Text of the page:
August 7 by Kelly Bentubo
The following is part 2 of a two part blog series written by Charlotte Salesforce MVP, Kelly Bentubo. The series discussed topics such as user engagement and adoption, as well as change management. Feel free to read the first part of the blog series, entitled Effective Tips to Increase User Engagement and Adoption. – Change management is the strategic and systematic approach to dealing with change within your company – whether it is from an organizational level or from an individual level. When change management occurs, an effective strategy to the change management process is important. If your company utilizes the Salesforce platform and changes arise as your business continues to grow and scale, implementing a change management strategy is critical for a smooth transition. The following are 5 essential tactics that you can apply to your change management process:
1. Survey & Prove it!
This does a few things for you and your change management plan – it provides backup for why you took one approach over another. It proves to your users and management that you care about their opinions and factored in team usage of the CRM before making a change. The numbers don’t lie. When you’ve got concrete stats on an issue (or missing data) and want to make a change, it’s difficult to argue the point when the backup data and survey responses are readily accessible. Lastly, those users can sometimes identify additional issues/complications concerning a change, before you implement. That saves you from that Egg-on-Face moment when you realize you’ve forgotten a key piece that stands between you and project success.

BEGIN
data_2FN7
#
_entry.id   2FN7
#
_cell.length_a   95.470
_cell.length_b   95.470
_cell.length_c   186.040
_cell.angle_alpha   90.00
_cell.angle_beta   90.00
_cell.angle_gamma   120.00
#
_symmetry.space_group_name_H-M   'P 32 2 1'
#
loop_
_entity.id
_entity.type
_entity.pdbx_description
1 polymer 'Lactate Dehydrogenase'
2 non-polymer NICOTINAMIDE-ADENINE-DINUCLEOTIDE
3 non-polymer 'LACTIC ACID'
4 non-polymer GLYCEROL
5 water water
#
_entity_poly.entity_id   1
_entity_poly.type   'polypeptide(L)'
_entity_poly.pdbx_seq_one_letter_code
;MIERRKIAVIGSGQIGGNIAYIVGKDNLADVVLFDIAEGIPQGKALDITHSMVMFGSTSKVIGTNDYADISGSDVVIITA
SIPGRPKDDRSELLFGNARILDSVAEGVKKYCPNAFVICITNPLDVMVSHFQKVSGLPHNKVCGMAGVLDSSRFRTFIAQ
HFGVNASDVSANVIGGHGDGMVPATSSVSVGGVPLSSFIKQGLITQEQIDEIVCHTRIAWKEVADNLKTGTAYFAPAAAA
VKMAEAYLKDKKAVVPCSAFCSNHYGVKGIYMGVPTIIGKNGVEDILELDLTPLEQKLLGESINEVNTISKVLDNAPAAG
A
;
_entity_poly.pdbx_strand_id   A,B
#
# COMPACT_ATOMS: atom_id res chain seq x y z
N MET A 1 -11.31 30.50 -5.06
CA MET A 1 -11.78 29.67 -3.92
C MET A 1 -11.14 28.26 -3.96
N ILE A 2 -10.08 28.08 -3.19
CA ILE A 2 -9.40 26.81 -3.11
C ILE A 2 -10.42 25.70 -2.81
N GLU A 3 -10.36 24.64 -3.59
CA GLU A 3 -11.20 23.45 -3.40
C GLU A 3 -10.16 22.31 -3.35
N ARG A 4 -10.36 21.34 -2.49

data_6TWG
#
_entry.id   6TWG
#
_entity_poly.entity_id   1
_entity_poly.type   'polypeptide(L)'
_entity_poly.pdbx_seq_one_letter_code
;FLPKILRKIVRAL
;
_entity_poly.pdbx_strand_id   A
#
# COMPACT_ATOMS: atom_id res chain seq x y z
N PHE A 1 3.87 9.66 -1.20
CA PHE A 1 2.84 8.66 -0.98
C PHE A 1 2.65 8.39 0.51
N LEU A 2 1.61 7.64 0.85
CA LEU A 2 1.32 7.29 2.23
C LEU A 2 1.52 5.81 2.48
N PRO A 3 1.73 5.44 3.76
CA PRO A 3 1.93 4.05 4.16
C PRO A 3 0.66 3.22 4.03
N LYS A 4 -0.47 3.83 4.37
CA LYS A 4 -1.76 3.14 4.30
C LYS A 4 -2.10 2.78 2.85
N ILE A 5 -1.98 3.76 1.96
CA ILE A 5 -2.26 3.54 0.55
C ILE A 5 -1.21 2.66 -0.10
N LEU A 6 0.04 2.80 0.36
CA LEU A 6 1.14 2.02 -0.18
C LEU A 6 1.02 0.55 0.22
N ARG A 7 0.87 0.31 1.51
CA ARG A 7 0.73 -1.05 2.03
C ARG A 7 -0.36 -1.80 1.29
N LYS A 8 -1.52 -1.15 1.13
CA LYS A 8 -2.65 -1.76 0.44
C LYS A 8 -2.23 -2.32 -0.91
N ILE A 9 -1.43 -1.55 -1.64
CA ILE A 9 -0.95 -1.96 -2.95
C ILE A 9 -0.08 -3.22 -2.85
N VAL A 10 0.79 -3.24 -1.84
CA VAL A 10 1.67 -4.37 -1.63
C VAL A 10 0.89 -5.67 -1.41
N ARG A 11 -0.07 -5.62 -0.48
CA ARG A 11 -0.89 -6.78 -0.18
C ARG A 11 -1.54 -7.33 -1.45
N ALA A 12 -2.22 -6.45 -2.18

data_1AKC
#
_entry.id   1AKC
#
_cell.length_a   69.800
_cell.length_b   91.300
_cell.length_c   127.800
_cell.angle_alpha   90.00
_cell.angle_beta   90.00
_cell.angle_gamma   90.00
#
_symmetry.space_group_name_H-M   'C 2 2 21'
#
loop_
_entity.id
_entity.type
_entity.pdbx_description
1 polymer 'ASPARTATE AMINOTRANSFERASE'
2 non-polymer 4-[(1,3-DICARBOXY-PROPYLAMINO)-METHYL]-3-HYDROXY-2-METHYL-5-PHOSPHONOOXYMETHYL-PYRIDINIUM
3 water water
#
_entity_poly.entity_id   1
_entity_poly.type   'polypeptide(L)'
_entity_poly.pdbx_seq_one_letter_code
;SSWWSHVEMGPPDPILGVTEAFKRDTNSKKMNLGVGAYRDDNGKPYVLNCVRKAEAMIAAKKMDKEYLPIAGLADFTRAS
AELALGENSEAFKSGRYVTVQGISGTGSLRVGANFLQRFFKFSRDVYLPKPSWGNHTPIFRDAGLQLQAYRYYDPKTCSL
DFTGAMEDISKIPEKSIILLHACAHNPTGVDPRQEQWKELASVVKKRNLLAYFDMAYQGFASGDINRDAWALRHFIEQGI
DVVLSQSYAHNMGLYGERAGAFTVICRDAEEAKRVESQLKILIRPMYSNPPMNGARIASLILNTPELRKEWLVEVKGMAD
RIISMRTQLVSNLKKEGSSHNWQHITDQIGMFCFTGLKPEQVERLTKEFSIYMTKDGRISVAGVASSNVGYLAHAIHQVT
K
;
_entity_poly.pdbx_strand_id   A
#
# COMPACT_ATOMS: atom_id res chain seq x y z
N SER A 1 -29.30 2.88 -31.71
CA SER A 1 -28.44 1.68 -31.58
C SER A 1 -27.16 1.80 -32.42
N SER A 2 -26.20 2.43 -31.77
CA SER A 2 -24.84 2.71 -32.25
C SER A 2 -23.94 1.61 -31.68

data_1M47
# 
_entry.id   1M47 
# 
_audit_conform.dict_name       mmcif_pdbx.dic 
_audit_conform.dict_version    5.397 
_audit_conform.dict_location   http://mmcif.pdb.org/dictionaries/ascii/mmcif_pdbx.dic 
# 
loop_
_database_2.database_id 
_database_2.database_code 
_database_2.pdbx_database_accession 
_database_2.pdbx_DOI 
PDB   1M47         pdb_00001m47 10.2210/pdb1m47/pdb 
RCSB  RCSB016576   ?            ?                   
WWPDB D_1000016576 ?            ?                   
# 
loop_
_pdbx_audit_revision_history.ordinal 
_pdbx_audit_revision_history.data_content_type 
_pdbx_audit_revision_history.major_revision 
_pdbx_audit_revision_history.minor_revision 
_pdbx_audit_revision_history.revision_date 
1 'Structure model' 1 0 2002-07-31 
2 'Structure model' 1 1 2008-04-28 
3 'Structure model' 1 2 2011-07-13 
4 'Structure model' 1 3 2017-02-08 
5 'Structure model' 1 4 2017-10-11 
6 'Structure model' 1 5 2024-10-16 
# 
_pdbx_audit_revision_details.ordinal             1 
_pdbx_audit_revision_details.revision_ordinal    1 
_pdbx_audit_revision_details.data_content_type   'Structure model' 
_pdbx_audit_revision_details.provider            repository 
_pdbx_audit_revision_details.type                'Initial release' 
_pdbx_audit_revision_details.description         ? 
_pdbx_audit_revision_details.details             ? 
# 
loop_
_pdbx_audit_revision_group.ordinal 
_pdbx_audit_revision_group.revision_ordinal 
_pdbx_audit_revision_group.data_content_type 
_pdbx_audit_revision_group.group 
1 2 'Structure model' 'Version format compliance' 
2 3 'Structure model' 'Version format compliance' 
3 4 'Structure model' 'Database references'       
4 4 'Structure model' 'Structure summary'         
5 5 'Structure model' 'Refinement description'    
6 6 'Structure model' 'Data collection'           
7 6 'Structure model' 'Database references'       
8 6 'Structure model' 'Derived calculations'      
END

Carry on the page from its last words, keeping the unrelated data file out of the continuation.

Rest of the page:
2. Enlist Office Leaders
These may not be actual management leaders in your office, but opinion leaders. It could be the charismatic sales person down the hall. (Shouldn’t be a surprise, sales convinces prospects to become customers all the time. Play to strengths and enlist persuasive employees to help further your cause. Often these are well-liked individuals that people pay attention to in the office). Enlist the person that hates Salesforce. Let me say that again, Enlist the person that HATES Salesforce. You’re probably having a ‘Wait, WHAT?’ moment, but hear me out on this one. This individual either dislikes the CRM because he/she doesn’t understand how to use it effectively or there is an inefficiency in the system that the user is dealing with on a constent basis. By enlisting this person, you’re creating a situation where you can help identify where the issue truly resides. If it’s inefficiency, use Process Builder and automate where you can. I have successfully converted multiple ‘Grumble Users’ through automation and through creating custom views to help cut through data clutter. Bottom line, you win the heart of the Grumble User, you win the heart of everyone else and management. Everyone knows this person hated the system and word will spread very fast when his/her opinion changes. Plus it’s an amazing and rewarding feeling for you as an Admin to help this user find his/her way.